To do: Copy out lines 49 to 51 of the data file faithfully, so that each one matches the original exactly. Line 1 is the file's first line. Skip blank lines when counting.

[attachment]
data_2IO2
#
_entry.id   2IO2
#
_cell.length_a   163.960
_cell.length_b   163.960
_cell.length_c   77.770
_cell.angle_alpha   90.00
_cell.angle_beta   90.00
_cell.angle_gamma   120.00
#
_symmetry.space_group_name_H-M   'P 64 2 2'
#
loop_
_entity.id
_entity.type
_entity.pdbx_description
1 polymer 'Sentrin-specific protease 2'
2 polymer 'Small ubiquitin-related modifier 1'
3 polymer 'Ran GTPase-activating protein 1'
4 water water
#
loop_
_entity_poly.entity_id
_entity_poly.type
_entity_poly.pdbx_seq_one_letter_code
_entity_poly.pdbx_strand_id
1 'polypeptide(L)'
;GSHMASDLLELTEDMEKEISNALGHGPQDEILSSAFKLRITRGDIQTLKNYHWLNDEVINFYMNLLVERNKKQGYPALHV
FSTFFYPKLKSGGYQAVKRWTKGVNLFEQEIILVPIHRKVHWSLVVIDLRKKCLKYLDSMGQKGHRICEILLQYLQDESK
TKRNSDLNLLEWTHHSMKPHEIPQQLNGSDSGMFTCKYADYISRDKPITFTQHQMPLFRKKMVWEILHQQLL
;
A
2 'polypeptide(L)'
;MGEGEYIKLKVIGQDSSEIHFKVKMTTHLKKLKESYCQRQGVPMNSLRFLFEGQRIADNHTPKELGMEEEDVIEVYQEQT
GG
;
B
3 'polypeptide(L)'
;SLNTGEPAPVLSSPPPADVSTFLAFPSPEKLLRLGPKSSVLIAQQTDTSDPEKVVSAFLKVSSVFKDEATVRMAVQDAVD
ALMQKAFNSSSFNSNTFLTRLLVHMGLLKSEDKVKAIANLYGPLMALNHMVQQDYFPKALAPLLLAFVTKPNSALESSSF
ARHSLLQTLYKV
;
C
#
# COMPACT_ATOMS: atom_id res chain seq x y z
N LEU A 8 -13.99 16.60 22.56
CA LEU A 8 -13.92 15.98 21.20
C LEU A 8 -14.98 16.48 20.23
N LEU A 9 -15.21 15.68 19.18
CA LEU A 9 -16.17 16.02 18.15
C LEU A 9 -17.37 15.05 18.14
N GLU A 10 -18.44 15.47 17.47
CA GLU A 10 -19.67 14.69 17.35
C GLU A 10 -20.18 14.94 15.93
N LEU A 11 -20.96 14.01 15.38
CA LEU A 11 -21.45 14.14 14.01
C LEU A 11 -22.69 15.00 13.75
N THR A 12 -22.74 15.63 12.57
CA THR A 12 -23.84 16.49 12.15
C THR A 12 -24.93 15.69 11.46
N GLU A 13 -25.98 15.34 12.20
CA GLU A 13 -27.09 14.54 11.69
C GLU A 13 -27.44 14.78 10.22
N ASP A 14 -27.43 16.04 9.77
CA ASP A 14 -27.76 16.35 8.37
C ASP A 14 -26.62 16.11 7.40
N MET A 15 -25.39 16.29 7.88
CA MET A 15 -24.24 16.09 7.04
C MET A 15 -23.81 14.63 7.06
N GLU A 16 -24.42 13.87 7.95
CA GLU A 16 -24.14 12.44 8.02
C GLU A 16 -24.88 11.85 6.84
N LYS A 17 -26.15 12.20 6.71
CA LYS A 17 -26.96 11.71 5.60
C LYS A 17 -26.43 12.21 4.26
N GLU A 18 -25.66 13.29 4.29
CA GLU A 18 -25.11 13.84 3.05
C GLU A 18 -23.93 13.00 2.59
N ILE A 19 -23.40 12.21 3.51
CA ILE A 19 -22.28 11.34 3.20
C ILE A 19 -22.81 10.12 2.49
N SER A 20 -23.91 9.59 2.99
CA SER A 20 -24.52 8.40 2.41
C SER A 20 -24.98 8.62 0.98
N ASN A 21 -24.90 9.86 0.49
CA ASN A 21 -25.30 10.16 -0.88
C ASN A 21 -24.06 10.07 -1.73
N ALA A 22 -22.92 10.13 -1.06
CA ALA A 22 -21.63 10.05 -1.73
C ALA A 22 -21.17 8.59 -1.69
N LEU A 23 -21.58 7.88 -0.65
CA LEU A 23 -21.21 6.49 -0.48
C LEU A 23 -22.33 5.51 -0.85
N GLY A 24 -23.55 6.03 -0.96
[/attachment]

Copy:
C LEU A 8 -14.98 16.48 20.23
N LEU A 9 -15.21 15.68 19.18
CA LEU A 9 -16.17 16.02 18.15